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  • 1.
    Funck, Elin K.
    et al.
    Linnaeus University, School of Business and Economics, Department of Management Accounting and Logistics.
    Svensson, Nikki
    Linnaeus University, School of Business and Economics, Department of Management Accounting and Logistics.
    Management control in circular economy: exploring and theorizing how organizations work with and adopt their management control to circular business models2018In: Paper presented at the 14th Asia Pacific Management Accounting Association Annual Conference, Tokyo, Japan, October 29-31, 2018, Asia Pacific Management Accounting Association , 2018, Asia Pacific Management Accounting Association , 2018Conference paper (Refereed)
    Abstract [en]

    A growing body of literature argues than an organizations management control needs to adapt as an organization changes business model or strategy in order for the management control to be consistent with the organizations objectives and strategies. Nevertheless, scepticism has been raised about the role of management controls in practice to promote sustainability or circular economy within organizations. Based on the management control framework of Malmi and Brown (2008), this paper explores empirically how organizations work with circular economy and how management control adapts to the business model. The results show that circular economy can be practiced in different ways and that adaptation and the application of circular economy affect the whole management control package. The paper identify the importance of cultural control and long range planning for communicating circular values and spreading a culture based on circular principles. However, irrespectively of what circular strategies that are used, circular work tends to steer the attention to the early phases of the product life cycle. For management controls this means that action plans, cost accounting, and investment appraisals must reflect a higher level of detail and a longer time horizon. The paper highlights how this is associated with challenges for traditional management controls.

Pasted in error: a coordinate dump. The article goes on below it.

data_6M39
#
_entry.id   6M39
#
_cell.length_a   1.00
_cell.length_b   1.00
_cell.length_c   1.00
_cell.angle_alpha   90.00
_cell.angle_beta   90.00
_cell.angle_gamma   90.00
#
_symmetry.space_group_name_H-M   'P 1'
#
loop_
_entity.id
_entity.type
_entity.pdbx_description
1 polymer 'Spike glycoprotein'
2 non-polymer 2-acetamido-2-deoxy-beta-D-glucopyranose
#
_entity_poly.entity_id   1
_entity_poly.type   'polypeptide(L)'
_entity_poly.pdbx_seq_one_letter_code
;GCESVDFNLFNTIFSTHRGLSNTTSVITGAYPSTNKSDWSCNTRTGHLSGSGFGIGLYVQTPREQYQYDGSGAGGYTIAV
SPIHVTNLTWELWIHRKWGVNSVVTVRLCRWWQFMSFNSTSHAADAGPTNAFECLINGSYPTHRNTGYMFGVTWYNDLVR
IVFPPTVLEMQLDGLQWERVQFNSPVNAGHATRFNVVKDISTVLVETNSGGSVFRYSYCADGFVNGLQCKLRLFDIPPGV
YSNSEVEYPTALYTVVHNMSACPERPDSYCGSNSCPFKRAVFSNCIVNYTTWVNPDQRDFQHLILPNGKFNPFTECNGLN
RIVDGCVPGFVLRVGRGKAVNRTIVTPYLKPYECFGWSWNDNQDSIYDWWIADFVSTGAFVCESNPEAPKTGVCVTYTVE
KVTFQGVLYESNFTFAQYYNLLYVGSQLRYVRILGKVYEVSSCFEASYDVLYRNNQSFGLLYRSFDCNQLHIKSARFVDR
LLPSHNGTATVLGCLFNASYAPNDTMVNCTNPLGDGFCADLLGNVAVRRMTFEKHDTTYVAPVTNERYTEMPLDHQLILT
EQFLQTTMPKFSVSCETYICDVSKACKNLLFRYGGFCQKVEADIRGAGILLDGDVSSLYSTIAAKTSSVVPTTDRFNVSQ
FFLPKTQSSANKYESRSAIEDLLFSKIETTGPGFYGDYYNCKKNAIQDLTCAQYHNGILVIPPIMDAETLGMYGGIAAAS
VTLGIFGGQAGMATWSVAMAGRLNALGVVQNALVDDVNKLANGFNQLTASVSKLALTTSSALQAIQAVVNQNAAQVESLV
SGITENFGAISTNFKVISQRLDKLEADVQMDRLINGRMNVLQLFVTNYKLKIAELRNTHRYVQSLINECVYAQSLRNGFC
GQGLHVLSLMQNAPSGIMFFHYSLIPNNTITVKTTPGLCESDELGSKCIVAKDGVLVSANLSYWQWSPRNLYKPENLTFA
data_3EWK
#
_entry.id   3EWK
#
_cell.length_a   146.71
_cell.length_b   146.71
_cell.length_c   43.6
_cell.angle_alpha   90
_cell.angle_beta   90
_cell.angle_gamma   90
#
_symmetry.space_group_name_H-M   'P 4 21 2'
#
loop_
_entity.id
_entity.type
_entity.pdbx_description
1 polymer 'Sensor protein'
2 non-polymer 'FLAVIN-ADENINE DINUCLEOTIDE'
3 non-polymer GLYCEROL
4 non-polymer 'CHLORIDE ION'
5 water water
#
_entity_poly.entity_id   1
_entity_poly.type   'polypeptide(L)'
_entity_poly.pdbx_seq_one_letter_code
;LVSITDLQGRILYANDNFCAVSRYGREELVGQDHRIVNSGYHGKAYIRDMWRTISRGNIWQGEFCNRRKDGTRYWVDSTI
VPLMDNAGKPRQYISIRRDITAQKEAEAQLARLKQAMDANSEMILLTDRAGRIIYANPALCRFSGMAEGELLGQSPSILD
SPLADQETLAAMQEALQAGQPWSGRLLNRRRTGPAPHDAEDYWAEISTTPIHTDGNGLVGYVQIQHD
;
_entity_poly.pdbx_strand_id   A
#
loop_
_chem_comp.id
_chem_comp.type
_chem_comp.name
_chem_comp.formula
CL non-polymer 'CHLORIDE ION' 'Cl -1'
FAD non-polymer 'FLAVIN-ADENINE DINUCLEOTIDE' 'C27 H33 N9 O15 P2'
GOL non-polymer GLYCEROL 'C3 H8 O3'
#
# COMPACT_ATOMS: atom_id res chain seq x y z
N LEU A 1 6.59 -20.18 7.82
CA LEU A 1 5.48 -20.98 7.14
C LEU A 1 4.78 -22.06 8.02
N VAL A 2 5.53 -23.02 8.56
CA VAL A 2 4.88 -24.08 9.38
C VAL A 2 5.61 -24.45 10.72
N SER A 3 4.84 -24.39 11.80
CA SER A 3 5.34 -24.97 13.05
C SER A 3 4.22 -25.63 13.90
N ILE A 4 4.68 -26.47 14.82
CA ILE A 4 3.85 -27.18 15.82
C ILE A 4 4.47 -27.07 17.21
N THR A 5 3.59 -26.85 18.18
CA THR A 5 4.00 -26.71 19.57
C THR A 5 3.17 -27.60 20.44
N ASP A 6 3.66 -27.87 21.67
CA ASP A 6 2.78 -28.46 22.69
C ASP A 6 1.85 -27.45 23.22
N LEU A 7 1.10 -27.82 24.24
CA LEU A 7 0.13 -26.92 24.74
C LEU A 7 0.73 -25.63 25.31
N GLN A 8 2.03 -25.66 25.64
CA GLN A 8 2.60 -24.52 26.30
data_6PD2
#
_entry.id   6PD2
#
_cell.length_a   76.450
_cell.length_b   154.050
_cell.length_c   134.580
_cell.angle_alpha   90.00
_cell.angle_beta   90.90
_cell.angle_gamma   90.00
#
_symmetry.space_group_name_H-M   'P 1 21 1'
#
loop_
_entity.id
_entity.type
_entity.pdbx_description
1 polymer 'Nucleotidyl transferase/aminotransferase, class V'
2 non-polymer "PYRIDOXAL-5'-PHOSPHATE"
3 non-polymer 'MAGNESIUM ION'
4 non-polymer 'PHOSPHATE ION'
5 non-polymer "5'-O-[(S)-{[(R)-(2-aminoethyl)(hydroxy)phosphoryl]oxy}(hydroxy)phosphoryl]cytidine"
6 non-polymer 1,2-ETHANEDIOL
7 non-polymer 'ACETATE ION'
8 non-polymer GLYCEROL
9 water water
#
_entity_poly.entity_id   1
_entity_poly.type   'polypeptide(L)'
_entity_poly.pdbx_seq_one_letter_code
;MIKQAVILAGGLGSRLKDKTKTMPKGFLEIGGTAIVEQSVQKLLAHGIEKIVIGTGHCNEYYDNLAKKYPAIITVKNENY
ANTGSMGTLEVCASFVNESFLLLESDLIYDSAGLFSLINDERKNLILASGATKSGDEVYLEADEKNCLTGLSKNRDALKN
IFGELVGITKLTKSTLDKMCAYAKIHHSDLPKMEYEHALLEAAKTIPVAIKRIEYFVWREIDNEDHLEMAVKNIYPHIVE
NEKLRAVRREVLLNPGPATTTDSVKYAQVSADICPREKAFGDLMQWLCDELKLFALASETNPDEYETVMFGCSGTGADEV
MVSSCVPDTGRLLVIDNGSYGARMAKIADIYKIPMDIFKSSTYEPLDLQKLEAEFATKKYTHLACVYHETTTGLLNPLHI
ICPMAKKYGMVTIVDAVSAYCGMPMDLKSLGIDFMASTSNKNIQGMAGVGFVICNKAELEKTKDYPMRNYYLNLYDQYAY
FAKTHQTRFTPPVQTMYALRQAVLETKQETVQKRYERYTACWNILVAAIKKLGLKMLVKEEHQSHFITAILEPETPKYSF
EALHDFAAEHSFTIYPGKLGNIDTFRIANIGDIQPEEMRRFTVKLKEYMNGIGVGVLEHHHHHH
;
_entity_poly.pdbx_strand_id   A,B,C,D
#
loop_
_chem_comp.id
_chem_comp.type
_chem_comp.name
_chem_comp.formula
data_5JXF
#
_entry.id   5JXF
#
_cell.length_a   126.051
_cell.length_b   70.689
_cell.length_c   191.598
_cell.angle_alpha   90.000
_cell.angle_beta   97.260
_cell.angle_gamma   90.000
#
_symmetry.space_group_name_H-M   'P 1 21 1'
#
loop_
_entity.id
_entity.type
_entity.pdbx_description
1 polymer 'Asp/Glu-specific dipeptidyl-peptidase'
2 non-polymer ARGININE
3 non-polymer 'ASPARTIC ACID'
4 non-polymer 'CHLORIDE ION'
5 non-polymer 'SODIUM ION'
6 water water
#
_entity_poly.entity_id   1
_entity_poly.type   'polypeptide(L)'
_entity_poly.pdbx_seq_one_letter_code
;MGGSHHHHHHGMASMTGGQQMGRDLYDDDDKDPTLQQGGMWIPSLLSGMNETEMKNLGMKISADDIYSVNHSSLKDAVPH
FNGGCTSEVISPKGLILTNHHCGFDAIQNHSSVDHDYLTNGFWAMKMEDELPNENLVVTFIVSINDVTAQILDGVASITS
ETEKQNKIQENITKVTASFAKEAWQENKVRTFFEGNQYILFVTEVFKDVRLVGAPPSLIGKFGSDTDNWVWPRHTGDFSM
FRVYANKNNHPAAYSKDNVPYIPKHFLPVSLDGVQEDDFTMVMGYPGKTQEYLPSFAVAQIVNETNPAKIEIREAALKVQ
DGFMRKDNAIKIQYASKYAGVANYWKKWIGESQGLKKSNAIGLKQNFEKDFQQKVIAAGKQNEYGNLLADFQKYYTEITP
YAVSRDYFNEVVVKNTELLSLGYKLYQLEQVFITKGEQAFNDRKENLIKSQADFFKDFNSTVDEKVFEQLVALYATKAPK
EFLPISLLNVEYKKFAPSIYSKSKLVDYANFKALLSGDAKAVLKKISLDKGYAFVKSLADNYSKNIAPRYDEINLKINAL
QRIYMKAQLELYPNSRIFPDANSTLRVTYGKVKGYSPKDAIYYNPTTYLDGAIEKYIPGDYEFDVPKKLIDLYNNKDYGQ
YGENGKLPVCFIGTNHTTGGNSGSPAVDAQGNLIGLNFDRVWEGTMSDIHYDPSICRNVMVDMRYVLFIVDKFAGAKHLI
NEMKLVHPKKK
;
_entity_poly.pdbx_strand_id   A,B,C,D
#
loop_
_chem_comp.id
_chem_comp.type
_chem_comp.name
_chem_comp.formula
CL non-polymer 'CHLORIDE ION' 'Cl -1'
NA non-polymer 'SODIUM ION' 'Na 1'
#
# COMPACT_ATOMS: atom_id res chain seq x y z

• 2.
    Johansen, Louise
    et al.
    Linnaeus University, School of Business and Economics, Department of Management Accounting and Logistics.
    Eriksson, Ebba
    Linnaeus University, School of Business and Economics, Department of Management Accounting and Logistics.
    Svensson, Nikki
    Linnaeus University, School of Business and Economics, Department of Management Accounting and Logistics.
    Faktorer som orsakar skillnader i investeringsprocesser: En komparativ flerfallsstudie i ett kommunägt bostadsbolag och en kommunal förvaltning2016Independent thesis Basic level (degree of Bachelor), 10 credits / 15 HE creditsStudent thesis
    Abstract [en]

    Authors: Ebba Eriksson, Louise Johansen och Nikki Svensson Supervisor: Natalia Semenova 

    Title: Factors which cause differences in investment processes - A comparative multiple case study in one municipal housing company and one municipal government unit

    Original title: Faktorer som orsakar skillnader i investeringsprocesser - En komparativ flerfallsstudie i ett kommunägt bostadsbolag och en kommunal förvaltning